McDonald’s is among the few businesses in the fast food industry that has passed the trial of time and the dynamics of the market to establish itself as a leading company in its respective industry. Since its establishment in 1937 as a fast food stand in Manchester, the company has progressively developed to become a leading company in the fast food industry worldwide. This success did not come by chance but was fashioned through the company’s strategy (GALLANGHER 2003). McDonald’s main occupational strategy is to make quality fast food to clients at a pocket-friendly price and get profit by deploying low costs of production and expanding the entity to foreign markets, to have a larger market segment.

 In McDonald’s, the strategic management policies are made by the topmost administration. These approaches are then executed in all outlets of the company in a written form to avoid any misinterpretations and for future references; this means that each branch has an operational manager that supervises and executes any operational strategies. GALLANGHER (2003) writes that so far, the traits exhibited by McDonald’s has revealed that the entity’s strategy is based on three sections. First, the approach emphasises the importance of the customer to the business and customer satisfaction. Second, as the business has developed by means of information technology, it has also established new plans to improve business operations. With the introduction of database systems and stock control, the business has been able to avoid bulk ordering and keep clear records of the stock in store. Besides, it has become easier to order for more stock (GALLANGHER 2003).

Cost Reduction using Effective Equipment

 McDonald’s has a tendency of saving any cost possible, to maximise on their profits. So far, McDonald’s have adopted various technologies that have enabled them to save on some costs. For example, the business has acquired low oil fryers. These fryers use very minimal oil when cooking, it enhances the cooking process by simplifying oil filtering and provides more environmental benefits. The low oil fryers allow McDonald’s to fry the same amount of food at 40% less oil than before. Besides, it tends to last longer than average fryers. In terms of lighting, McDonald’s has adopted low consumption lighting systems in their restaurants. Sameer (2012, p. 4) revealed that McDonald’s saves 11,000 kW/h every year. This does not only save on power, but it also saves McDonald’s a huge sum of money in terms of catering for such bills.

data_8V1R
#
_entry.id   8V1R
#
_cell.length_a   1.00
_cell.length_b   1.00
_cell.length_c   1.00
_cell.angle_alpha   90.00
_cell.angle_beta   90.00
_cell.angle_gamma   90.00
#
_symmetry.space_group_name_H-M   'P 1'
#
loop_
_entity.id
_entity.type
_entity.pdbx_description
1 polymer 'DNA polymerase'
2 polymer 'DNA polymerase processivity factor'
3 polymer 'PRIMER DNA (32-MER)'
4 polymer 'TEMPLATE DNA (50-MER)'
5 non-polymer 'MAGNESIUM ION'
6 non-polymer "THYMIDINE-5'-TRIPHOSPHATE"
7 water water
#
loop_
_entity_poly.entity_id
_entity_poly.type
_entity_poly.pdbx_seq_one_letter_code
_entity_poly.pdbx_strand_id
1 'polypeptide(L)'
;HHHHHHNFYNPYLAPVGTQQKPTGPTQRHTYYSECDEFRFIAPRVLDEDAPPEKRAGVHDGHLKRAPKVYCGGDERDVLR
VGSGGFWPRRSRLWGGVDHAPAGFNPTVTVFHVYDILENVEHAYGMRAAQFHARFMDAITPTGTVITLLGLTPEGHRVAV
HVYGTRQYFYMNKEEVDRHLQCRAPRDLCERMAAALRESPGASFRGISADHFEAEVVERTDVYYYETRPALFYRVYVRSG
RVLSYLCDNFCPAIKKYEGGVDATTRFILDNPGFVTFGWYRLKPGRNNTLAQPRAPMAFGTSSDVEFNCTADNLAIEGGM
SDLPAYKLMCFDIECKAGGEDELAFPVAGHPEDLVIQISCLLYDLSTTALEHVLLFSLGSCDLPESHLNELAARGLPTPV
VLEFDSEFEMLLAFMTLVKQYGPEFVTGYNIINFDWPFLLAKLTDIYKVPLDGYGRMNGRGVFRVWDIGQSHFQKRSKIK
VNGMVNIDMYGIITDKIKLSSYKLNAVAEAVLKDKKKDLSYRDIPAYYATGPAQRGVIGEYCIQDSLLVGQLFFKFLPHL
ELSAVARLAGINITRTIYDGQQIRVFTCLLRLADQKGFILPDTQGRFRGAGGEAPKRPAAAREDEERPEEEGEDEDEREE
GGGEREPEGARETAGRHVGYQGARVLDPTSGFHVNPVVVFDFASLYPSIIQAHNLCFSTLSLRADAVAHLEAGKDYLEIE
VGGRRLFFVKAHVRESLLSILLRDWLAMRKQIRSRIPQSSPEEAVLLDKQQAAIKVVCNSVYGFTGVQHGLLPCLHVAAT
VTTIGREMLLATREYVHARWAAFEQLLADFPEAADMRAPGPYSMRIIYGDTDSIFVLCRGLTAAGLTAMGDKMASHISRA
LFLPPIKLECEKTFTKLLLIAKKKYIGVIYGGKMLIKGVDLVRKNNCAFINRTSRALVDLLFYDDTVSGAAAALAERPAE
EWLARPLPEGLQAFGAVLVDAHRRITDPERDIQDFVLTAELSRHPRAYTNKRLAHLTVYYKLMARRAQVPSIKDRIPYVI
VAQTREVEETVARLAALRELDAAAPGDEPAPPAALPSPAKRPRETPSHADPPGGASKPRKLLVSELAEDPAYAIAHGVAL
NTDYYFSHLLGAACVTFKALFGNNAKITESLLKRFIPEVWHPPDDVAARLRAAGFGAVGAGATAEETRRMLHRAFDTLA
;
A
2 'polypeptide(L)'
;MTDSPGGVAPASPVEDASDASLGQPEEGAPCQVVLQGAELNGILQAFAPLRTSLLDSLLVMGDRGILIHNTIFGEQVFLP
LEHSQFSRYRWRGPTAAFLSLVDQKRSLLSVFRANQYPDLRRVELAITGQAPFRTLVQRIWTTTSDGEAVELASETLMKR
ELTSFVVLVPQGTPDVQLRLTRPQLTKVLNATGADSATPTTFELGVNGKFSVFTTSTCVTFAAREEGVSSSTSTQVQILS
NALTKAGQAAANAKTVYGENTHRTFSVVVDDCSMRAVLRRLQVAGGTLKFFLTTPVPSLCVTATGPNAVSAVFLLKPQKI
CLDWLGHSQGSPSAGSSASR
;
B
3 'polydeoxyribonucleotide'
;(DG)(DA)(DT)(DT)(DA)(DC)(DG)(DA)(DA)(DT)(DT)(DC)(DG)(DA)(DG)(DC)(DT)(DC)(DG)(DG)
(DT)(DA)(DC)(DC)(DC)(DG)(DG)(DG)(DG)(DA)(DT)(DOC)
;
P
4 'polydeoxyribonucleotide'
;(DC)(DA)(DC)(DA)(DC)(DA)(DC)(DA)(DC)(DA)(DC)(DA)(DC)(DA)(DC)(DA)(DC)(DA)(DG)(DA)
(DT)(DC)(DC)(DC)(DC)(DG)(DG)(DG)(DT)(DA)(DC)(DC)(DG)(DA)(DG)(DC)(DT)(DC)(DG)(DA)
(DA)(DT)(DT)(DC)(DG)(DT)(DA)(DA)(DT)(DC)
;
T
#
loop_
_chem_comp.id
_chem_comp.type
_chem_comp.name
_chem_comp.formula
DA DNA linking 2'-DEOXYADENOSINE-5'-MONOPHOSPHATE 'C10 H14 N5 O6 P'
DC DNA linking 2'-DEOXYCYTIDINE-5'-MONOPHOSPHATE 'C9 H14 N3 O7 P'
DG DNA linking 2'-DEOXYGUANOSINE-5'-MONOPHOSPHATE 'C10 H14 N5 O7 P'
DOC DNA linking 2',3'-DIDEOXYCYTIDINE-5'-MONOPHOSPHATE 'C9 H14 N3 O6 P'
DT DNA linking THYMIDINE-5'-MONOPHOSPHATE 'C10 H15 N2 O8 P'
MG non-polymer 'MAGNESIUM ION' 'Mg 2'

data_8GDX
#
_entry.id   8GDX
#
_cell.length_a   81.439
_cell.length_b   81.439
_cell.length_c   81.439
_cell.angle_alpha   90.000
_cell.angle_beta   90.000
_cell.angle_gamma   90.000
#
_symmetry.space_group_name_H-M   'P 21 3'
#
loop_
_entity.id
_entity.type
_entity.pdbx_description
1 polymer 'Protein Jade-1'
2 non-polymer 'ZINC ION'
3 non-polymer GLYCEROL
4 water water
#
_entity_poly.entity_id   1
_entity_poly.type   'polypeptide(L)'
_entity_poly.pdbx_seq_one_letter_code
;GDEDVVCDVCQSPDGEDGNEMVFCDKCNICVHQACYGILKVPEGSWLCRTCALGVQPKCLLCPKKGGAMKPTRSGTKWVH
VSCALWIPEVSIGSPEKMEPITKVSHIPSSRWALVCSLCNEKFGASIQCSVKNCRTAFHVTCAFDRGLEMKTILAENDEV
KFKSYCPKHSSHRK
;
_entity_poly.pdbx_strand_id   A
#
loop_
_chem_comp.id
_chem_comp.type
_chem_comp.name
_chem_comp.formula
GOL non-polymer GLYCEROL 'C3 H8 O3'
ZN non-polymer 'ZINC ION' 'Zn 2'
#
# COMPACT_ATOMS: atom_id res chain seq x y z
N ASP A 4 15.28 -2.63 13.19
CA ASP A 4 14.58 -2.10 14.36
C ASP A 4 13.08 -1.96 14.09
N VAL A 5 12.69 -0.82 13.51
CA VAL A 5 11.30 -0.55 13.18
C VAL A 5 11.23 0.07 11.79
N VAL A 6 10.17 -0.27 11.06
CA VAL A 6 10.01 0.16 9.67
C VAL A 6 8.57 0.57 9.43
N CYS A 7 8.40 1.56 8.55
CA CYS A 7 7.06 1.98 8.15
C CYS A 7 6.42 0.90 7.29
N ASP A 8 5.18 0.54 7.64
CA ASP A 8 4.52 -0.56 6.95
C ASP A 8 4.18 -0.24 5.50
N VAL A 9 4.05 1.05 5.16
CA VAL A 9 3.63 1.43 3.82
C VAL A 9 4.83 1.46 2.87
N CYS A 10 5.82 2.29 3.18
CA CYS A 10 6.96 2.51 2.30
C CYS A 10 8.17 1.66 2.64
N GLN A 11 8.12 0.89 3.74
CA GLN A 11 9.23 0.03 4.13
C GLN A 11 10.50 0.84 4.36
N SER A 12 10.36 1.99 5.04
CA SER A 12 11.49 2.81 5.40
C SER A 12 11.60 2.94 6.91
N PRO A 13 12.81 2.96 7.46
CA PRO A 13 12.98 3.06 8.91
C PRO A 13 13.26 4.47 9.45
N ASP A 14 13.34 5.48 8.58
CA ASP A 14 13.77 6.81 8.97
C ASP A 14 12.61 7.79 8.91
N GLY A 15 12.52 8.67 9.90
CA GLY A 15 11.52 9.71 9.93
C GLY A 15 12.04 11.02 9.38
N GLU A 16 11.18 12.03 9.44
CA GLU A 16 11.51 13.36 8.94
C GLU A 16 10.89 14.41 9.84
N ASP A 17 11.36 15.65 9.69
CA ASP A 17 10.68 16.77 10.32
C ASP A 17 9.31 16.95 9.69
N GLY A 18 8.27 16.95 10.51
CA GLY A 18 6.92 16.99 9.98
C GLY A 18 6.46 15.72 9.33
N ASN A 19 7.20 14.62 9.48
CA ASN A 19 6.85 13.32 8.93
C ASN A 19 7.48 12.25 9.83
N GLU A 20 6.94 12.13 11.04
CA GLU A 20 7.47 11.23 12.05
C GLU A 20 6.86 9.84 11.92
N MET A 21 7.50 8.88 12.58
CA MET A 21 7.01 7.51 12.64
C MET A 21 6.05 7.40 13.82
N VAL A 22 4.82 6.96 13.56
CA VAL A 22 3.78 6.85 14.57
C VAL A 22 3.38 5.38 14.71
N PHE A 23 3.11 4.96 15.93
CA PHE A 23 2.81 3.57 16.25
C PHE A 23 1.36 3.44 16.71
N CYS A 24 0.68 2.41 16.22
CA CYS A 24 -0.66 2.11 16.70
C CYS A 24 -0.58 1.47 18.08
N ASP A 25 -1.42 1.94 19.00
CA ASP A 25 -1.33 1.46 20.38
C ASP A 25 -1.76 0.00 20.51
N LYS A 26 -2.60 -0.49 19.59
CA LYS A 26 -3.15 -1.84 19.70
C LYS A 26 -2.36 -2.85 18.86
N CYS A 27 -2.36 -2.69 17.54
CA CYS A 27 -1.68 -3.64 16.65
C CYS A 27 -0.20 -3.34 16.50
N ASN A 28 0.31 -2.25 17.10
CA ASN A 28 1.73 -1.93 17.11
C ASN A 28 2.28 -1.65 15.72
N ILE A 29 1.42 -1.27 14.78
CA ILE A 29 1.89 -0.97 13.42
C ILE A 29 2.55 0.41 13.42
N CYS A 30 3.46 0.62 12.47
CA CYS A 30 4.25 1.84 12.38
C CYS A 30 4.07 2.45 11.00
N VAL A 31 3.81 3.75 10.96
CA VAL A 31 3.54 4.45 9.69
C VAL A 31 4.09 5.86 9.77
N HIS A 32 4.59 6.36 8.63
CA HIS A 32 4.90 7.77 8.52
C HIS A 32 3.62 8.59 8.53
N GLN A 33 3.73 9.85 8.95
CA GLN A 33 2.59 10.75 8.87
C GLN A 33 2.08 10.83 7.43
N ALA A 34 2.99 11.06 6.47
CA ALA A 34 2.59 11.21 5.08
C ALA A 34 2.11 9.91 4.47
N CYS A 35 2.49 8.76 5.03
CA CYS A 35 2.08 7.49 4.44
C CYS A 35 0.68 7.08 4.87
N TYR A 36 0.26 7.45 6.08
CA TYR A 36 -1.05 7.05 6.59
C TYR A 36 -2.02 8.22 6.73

McDonald’s gives its employees everything that the staff needs to increase their productivity and comply with the national law of some countries; this helps McDonald’s to get more revenue and improves the overall services offered by the company. It is not a plan for McDonald’s to make its workers work resourcefully, but due to inadequate resources, the company offers the needed resources to ensure that it provides its staffs with the necessary equipment to maximise on productivity.

 For the sake of survival and maintaining a competitive business strategy, McDonald’s emphasizes reducing the operational costs. To reduce these costs, McDonald’s purchase its vegetables directly from farmers; this helps the company to cut down on various costs of production and get fresh vegetables for their clients. The strategy also shields McDonald’s from market price fluctuations (Booth 2015). Apart from offering fries in their menu, McDonald’s has embarked on a mission to give family treats and special treatments to senior citizens. It also started giving indoor play area and promotional toys for children.